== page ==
Back
 Health  Vol.8 No.4 , February 2016
The Outcome of Midwife-Mother Relationship in Delivery Room: A Qualitative Content Analysis
Abstract: Effective communication and emotional support of parturient women improve the outcome of childbirth. Reduction in Duration of labor, cesarean rate, use of anesthesia, and 5 minute Apgar Score less than 7 can achieve. This study was a part of a large mixed method study during 2013-2014. In this qualitative study, in-depth interviews were conducted with 32 participants (16 mother and 16 midwife), using semi-structured interviews. Participants were recruited by pur-posive sampling with maximum diversity in terms of age, occupation, education and etc. Educational hospital of Arak University of Medical Sciences was considered as the setting. Each interview was conducted at a private and convenient location and took about 30 to 45 minutes. Interviews were audio taped and transcribed verbatim. Conventional content analysis was done for data analysis. Interviews continued until data saturation was obtained. Data were coded in MAXQDA software (version 11). The main category emerged as “outcome” of midwife-mother relationship. Facilitating childbirth, positive experience, mental health promotion and improvement in quality of life were derived as subcategories. Good midwife-mother relationship could promote positive outcome in labour. Results could assist midwives in providing holistic quality care to mothers during labour, thus providing positive consequence in child birth. Also, results could provide a framework and guidance for policymakers to create appropriate context for the midwife-mother relationship in maternity care.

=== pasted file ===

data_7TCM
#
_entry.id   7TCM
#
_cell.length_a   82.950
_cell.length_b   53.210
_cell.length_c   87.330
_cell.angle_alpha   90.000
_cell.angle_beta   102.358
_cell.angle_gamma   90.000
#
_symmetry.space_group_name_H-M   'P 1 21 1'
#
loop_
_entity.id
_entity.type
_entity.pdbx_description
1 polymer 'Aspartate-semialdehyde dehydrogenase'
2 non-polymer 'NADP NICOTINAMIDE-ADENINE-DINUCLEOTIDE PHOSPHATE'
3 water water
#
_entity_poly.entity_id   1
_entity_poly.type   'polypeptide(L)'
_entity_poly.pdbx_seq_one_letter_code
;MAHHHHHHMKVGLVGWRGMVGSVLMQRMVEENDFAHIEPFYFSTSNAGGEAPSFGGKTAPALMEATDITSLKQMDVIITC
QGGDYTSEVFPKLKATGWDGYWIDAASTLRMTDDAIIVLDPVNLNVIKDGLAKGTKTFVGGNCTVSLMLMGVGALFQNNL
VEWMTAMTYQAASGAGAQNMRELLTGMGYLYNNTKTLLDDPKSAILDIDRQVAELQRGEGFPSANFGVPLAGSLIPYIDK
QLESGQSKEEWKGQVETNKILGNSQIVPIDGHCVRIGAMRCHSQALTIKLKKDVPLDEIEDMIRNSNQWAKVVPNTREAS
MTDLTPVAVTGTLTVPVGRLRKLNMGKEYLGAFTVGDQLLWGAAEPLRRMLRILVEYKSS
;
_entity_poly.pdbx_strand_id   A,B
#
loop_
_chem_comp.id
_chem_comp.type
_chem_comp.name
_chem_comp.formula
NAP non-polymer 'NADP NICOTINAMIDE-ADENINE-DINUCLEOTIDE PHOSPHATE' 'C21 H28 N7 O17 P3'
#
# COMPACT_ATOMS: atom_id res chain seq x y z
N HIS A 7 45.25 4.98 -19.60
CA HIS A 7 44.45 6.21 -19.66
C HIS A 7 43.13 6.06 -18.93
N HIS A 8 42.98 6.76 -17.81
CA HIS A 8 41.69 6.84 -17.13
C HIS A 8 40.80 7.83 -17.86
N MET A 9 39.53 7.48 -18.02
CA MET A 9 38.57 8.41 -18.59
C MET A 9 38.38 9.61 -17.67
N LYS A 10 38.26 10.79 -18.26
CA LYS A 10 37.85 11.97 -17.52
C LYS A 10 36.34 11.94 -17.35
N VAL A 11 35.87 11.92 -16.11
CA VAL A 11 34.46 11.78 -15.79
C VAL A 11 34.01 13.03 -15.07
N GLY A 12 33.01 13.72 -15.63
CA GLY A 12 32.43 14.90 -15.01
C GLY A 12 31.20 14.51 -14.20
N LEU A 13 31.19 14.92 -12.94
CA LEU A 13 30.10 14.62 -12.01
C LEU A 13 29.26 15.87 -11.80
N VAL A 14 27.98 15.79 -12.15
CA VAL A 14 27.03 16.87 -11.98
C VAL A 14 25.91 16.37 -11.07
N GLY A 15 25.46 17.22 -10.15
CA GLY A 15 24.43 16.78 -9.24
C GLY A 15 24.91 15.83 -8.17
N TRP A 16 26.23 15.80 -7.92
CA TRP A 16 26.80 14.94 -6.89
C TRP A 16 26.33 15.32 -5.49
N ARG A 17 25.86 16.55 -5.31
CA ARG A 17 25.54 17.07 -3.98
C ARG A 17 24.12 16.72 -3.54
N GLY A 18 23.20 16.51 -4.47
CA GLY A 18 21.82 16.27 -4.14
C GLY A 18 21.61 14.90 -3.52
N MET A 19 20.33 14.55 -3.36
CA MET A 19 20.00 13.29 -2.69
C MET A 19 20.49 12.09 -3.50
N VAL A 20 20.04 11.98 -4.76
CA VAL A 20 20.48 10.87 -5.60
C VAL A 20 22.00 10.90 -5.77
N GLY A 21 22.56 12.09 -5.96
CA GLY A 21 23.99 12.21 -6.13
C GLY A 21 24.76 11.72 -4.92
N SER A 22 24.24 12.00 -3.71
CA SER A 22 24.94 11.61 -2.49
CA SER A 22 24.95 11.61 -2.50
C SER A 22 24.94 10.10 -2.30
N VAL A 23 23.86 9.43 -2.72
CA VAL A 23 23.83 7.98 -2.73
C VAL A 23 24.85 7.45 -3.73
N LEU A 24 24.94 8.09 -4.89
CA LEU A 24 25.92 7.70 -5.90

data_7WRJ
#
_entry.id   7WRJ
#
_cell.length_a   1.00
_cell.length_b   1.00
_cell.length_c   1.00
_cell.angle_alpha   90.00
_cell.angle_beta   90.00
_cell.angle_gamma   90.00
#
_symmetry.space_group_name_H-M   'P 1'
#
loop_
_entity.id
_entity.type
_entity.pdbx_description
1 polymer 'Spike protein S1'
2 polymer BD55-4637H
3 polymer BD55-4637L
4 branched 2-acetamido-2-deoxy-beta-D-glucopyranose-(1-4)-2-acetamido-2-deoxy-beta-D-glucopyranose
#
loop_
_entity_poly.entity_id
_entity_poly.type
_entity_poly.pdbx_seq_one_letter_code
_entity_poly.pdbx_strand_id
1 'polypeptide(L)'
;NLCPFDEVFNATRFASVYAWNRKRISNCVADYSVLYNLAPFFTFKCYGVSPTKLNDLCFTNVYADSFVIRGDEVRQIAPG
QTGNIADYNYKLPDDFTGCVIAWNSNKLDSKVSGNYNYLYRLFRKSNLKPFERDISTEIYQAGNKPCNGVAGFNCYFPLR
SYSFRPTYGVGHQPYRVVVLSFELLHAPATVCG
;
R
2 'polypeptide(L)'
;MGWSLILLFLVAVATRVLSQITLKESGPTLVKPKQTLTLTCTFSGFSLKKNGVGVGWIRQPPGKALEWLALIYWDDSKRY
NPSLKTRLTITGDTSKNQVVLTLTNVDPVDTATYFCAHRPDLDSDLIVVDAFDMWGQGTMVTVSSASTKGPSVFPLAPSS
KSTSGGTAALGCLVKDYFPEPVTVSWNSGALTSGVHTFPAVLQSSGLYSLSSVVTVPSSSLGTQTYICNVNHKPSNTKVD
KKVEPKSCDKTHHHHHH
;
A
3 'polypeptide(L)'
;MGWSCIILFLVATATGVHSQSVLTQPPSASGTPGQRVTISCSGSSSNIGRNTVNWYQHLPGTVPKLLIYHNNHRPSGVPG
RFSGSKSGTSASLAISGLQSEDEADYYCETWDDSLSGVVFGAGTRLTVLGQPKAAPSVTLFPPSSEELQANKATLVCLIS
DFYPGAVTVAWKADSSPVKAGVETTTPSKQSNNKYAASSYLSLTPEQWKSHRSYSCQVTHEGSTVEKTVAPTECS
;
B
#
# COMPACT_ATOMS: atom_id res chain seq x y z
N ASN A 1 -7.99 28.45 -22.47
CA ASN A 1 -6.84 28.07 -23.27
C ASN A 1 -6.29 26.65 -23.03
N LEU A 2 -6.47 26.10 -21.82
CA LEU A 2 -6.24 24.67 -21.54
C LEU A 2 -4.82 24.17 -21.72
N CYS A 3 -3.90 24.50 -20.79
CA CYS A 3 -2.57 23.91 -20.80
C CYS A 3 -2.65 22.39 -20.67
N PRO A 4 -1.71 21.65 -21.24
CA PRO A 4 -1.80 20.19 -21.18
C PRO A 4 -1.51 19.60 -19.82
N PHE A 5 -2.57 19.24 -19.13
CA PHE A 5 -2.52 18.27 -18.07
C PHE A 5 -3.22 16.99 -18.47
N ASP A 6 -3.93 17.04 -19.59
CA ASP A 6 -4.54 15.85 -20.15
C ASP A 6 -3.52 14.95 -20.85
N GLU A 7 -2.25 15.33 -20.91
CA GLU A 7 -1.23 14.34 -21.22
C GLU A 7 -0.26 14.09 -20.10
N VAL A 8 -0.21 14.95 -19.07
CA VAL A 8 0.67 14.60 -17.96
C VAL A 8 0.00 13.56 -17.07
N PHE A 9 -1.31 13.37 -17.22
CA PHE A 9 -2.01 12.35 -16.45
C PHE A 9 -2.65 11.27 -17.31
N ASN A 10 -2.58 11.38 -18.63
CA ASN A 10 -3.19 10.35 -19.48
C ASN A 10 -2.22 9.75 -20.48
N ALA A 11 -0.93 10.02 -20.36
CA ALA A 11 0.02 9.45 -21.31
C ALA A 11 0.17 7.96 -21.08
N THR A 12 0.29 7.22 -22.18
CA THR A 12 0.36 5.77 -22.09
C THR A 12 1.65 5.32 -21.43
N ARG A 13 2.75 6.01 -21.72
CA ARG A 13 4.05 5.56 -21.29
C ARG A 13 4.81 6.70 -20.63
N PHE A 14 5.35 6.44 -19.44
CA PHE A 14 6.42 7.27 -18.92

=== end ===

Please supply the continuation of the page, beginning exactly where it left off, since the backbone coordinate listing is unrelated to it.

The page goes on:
Cite this paper: Attarha, M. , Keshavarz, Z. , Bakhtiari, M. and Jamilian, M. (2016) The Outcome of Midwife-Mother Relationship in Delivery Room: A Qualitative Content Analysis. Health, 8, 336-343. doi: 10.4236/health.2016.84035.
References

[1]   Aghabarary M, Mohammadi, E. and Varvani-Farahani, A. (2009) Barriers to Application of Communicative Skills by Nurses in Nurse-Patient Interaction: Nurses and Patients’ Perspective. Journal of Nursing Midwifery Iran University of Medical Sciences, 22, 19-31. (In Persian)

[2]   Asemani, O. (2011) A Review of the Models of Physician-Patient Relationship and Its Challenges. Iranian Journal of Medical Ethics and History of Medicine, 5, 44-57. (In Persian)

[3]   Rowe, R.E., Garcia, J., Macfarlane, A.J. and Davidson, L.L. (2002) Improving Communication between Health Professionals and Women in Maternity Care: A Structured Review. Health Expectations, 5, 63-83.
http://dx.doi.org/10.1046/j.1369-6513.2002.00159.x